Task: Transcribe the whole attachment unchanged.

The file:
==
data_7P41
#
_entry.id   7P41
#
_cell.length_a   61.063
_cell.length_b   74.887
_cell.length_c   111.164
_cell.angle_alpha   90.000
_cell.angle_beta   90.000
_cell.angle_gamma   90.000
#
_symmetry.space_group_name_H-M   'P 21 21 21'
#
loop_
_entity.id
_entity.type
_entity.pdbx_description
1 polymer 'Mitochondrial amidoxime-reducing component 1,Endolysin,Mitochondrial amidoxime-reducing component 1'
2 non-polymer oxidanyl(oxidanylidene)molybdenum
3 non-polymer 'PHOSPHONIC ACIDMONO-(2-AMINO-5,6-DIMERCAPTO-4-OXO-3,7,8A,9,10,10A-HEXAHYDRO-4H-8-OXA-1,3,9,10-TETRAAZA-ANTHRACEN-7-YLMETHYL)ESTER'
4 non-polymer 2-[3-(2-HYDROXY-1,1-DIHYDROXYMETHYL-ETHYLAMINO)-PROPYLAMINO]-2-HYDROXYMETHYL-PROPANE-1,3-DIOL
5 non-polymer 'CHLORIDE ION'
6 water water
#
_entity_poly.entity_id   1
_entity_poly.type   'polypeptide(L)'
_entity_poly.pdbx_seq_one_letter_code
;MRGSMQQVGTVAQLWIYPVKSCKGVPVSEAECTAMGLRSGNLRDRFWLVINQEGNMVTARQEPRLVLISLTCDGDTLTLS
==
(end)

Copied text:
data_7P41
#
_entry.id   7P41
#
_cell.length_a   61.063
_cell.length_b   74.887
_cell.length_c   111.164
_cell.angle_alpha   90.000
_cell.angle_beta   90.000
_cell.angle_gamma   90.000
#
_symmetry.space_group_name_H-M   'P 21 21 21'
#
loop_
_entity.id
_entity.type
_entity.pdbx_description
1 polymer 'Mitochondrial amidoxime-reducing component 1,Endolysin,Mitochondrial amidoxime-reducing component 1'
2 non-polymer oxidanyl(oxidanylidene)molybdenum
3 non-polymer 'PHOSPHONIC ACIDMONO-(2-AMINO-5,6-DIMERCAPTO-4-OXO-3,7,8A,9,10,10A-HEXAHYDRO-4H-8-OXA-1,3,9,10-TETRAAZA-ANTHRACEN-7-YLMETHYL)ESTER'
4 non-polymer 2-[3-(2-HYDROXY-1,1-DIHYDROXYMETHYL-ETHYLAMINO)-PROPYLAMINO]-2-HYDROXYMETHYL-PROPANE-1,3-DIOL
5 non-polymer 'CHLORIDE ION'
6 water water
#
_entity_poly.entity_id   1
_entity_poly.type   'polypeptide(L)'
_entity_poly.pdbx_seq_one_letter_code
;MRGSMQQVGTVAQLWIYPVKSCKGVPVSEAECTAMGLRSGNLRDRFWLVINQEGNMVTARQEPRLVLISLTCDGDTLTLS